Whitehall will surrender greater powers to local councils in a move aimed at stripping away “eyesore” road signs and saving taxpayers’ money.
Signs warning of permit-parking zones and cycle lanes could be among those removed under measures to be introduced this Friday by Transport Secretary Patrick McLoughlin.
Repeater speed limit signs could also be axed under changes Mr McLoughlin said could save local authorities £30m over the next four years and stop drivers being “distracted”.
The Department for Transport said the number of road signs in England had almost doubled from 2.45m in 1993 to an estimated 4.57m in 2013.
Mr McLoughlin said: “Road signs should only be installed on our roads when they are essential. Our common-sense reforms will help get rid of pointless signs that are an eyesore and distract drivers.
“These new rules will also save £30m in taxpayers’ cash by 2020, leaving drivers with just the signs they need to travel safely.”
Sir Alan Duncan, the former international development minister, will lead a taskforce “looking at removing pointless signs”, the DfT said.
While motorways and major trunk roads are the responsibility of the DfT, local authorities control all smaller roads. The changes will apply to local authorities in England, Scotland and Wales.
The Government argues that local authorities will save money through a reduction in the number of signs they have to keep lit - although danger signs will still have to be illuminated.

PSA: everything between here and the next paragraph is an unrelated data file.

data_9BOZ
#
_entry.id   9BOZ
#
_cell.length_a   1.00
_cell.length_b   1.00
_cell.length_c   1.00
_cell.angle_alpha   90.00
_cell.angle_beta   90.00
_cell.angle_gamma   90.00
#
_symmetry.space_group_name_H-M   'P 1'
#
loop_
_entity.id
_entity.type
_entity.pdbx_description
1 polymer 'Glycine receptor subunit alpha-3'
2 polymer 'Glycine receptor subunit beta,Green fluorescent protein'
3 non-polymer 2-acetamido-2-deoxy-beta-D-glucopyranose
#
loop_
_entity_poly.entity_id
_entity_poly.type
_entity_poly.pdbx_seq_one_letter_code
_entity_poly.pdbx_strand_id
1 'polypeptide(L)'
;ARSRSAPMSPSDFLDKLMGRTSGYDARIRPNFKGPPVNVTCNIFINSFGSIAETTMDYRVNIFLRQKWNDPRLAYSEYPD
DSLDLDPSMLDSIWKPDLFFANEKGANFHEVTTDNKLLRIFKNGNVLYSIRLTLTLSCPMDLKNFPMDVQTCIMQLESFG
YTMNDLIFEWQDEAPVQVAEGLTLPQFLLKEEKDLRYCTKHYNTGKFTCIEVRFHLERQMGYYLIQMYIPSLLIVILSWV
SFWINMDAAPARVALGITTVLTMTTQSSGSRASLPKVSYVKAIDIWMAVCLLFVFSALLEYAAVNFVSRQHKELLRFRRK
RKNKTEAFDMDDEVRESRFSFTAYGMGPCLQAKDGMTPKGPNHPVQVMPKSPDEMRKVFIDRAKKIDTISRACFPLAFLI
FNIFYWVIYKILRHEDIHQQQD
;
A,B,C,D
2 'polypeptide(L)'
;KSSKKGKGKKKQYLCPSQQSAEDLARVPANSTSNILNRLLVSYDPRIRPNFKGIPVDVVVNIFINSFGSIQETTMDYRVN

Among the rule changes being introduced is a “use by” date for signs warning of a new road layout or new roundabout, to prevent them being forgotten about and left in place “for years” instead of the regulation three months.
Other changes planned by the DfT allowing cycle lanes and permit parking areas to be shown just using a road marking, instead of the current need for a marking and a sign.
Traffic restrictions like no-entry or no left turn would also only require a sign at their start “if it’s safe”, the department said.
Councils will also be allowed to decide themselves how many speed limit repeater signs are needed on a given road. Smaller signs and signs at lower level for pedestrians and cyclists will also be available, it said.
Steve Gooding, director of the RAC Foundation, said: “We all know roads where signs seem to have been breeding. But are there really two million more things drivers have to be told about today compared with 20 years ago?
“The test of good traffic signing is whether they clearly and effectively tell drivers something they need to know. It must be right that this responsibility should sit with councils who manage most of our roads and know them inside out, rather than being dictated from Whitehall.”
While the reforms are welcome, the use of any new powers must not compromise road safety, said Coun Andy Burton, executive member for highways at East Riding of Yorkshire Council.
“Whilst we adhere to national guidelines, we do know our own roads better than they do in Whitehall. However we would never do anything that would reduce road safety. There has to be a balance between unsightly and two many road signs and having a safe road for users.”